Lund University researchers followed a Parkinson’s disease patient who had undergone neuronal transplantation, and reported the patient experienced long-term “major clinical benefits,” including the restoration of normal dopamine function. Importantly, transplant-derived cell reinnervation was evident for almost 25 years, although the disease again began to progress some 14 years after transplantation.
The study, “Extensive graft-derived dopaminergic innervation is maintained 24 years after transplantation in the degenerating parkinsonian brain,” was published in Proceedings of the National Academy of Sciences of the United States of America (PNAS).
Transplantation of dopamine neurons derived from embryonic stem cells into the brains of Parkinson’s disease (PD) patients is a promising potential treatment for halting PD progression, as it has been shown that transplanted cells can survive and function in the brains of people with the disease. However, inconsistent findings of PD symptom relief among patients and even unwanted side effects, such as involuntary movements, have limited the use of this technique.
Researchers reported the long-term follow-up of a PD patient who underwent dopamine-producing nerve cell transplantation 24 years prior to his death, and postmortem analysis of the brain. Three years after the procedure, improvement was so impressive that the patient was able to stop medication with L-dopa. Ten years after the operation, brain-imaging results showed that dopamine function was completely normal. Furthermore, transplanted dopamine-producing cells and their normal neural connections were still present almost 25 years after the transplant. However, researchers observed that the procedure’s clinical benefits gradually faded as the disease progressed to other areas of the brain.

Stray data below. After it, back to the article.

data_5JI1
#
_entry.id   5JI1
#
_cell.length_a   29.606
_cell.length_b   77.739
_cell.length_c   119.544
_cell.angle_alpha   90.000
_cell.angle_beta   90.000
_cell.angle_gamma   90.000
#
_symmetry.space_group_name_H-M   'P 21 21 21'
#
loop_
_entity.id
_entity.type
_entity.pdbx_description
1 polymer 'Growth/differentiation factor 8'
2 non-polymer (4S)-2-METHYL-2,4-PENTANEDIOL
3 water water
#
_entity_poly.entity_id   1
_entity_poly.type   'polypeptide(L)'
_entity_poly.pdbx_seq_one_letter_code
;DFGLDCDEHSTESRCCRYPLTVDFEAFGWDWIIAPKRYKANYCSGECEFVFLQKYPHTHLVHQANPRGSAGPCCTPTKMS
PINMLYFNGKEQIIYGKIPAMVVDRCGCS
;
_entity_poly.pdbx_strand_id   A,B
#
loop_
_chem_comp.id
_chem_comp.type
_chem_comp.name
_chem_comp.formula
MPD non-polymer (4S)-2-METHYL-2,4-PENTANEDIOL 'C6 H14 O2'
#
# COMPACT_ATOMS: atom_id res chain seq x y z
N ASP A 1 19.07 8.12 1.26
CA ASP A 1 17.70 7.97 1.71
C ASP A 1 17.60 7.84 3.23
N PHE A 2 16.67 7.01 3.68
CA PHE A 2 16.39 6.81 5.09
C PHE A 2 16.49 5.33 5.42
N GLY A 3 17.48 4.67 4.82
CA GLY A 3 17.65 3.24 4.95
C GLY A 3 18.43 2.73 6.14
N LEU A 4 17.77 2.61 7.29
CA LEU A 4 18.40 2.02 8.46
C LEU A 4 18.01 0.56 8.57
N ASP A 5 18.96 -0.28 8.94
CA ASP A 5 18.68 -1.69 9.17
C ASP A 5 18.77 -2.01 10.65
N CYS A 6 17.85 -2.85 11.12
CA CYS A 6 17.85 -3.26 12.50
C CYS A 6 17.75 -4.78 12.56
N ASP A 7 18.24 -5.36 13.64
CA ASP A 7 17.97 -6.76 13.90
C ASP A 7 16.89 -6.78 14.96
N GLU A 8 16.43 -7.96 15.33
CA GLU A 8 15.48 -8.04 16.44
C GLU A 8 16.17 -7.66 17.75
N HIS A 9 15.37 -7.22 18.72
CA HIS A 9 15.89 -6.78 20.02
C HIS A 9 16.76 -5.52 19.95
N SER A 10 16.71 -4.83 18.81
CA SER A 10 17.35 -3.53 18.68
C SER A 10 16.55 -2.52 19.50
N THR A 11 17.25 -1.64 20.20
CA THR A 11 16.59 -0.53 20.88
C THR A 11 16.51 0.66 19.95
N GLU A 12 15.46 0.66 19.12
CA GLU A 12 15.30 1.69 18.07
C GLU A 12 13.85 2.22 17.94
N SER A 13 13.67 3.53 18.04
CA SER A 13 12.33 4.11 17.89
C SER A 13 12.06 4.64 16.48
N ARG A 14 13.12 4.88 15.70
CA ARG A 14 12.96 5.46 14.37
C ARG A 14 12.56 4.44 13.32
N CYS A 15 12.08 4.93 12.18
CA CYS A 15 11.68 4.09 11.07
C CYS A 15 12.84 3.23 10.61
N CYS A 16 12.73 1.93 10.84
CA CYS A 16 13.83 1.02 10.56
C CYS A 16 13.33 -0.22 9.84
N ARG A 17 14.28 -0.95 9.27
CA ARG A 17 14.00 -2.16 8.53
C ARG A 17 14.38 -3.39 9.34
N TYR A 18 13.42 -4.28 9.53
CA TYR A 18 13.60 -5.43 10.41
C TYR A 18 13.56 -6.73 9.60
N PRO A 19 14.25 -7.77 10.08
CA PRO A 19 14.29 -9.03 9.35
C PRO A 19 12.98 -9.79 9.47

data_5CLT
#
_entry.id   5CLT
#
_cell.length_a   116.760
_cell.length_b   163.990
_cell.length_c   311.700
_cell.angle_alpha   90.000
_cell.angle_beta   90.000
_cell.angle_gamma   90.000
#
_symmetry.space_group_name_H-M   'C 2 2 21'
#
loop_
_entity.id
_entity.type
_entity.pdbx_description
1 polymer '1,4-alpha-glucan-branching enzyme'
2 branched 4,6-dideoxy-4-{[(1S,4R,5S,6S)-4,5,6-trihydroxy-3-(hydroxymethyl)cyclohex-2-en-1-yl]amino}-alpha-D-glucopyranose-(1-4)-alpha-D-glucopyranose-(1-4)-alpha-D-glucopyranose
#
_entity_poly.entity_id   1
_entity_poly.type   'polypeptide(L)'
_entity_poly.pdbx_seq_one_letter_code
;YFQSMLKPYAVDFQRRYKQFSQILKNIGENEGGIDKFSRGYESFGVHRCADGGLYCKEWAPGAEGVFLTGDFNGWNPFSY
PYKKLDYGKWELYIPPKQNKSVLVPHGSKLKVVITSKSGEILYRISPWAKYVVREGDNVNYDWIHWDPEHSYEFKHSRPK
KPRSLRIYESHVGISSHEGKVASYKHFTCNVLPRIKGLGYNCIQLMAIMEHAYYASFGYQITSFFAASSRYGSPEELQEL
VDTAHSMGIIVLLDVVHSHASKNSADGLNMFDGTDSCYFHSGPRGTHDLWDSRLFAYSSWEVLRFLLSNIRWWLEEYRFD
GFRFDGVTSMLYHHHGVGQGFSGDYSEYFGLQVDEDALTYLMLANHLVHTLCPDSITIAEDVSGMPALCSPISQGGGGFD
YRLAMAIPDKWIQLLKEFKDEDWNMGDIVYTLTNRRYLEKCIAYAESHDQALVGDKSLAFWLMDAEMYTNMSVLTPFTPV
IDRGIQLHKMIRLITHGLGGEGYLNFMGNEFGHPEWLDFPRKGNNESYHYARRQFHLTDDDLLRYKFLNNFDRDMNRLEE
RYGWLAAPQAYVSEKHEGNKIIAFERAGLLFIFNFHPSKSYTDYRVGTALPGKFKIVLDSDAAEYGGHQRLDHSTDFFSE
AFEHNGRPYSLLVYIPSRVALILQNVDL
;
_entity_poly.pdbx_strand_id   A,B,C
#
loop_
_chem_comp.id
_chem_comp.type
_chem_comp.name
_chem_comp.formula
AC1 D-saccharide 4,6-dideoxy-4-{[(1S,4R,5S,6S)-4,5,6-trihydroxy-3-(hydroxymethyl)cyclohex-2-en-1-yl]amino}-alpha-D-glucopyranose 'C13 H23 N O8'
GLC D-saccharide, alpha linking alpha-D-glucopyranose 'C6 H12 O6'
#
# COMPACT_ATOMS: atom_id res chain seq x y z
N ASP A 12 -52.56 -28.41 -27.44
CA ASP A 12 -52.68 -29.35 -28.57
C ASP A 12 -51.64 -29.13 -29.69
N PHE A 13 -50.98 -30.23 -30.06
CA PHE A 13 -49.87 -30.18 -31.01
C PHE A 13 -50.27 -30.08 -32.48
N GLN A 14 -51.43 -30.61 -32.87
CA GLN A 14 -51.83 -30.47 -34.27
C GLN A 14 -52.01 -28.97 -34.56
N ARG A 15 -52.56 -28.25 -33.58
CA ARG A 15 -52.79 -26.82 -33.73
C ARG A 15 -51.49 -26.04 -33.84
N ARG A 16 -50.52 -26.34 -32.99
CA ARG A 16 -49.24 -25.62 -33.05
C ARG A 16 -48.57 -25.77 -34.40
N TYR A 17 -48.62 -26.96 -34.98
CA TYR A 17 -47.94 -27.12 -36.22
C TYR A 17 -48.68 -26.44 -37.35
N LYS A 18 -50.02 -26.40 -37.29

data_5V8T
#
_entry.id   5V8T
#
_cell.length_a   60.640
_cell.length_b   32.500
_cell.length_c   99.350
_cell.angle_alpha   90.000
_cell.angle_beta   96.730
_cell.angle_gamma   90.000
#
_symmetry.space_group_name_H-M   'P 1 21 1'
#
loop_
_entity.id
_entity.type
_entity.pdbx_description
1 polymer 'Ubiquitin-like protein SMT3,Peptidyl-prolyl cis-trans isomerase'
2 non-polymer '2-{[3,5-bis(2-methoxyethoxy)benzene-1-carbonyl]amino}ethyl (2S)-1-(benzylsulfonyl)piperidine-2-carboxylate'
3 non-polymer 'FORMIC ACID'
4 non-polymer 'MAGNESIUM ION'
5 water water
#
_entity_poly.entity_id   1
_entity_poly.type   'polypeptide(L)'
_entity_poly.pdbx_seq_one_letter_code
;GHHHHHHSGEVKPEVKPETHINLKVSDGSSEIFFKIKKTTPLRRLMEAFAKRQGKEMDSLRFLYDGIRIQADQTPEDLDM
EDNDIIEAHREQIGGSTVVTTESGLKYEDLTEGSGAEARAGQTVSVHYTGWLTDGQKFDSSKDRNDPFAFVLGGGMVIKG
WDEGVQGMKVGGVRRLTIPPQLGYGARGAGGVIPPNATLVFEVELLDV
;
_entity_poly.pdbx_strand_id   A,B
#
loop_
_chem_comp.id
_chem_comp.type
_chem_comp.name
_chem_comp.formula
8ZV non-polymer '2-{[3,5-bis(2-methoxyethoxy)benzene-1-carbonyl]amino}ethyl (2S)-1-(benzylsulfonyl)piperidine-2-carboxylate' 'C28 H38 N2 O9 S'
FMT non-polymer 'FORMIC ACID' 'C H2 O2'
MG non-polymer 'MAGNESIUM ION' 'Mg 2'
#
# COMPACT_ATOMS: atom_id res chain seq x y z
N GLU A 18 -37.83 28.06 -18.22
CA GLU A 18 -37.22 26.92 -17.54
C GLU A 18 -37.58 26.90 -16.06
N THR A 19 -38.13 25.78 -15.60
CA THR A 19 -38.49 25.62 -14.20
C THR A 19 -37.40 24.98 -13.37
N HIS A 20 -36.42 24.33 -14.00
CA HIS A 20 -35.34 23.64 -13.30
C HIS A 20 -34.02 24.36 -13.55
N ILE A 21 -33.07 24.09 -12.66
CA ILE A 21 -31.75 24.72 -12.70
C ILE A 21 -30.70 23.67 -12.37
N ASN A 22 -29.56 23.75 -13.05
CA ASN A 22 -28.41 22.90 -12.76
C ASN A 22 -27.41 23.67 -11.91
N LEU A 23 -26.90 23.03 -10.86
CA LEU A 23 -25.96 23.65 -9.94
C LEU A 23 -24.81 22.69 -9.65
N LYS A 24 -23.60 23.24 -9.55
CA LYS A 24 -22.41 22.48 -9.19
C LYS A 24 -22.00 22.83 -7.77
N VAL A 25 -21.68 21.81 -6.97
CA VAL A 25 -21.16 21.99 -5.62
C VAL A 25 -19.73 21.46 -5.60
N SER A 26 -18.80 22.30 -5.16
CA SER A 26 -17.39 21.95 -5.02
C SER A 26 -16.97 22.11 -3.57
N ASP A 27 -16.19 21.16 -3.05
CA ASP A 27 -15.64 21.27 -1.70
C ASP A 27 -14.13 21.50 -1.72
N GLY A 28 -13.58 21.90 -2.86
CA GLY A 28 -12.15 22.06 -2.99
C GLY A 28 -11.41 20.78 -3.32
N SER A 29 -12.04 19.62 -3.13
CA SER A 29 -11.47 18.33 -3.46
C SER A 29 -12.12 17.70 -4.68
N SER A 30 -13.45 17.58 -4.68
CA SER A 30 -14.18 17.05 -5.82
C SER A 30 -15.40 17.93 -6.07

“This study is completely unique,” one of the study’s lead authors, Professor Anders Björklund, said in a press release. “No transplanted Parkinson’s patient has ever been followed so closely and over such a long period. The patient was also unique in the sense that the nerve cells were only transplanted to one hemisphere of the brain, which meant that the other, which did not receive any transplant, could function as a control. What we have learnt from the study of this patient will be of great value for future attempts to transplant dopamine-producing nerve cells obtained from stem cells, a new development led by researchers in Lund.”
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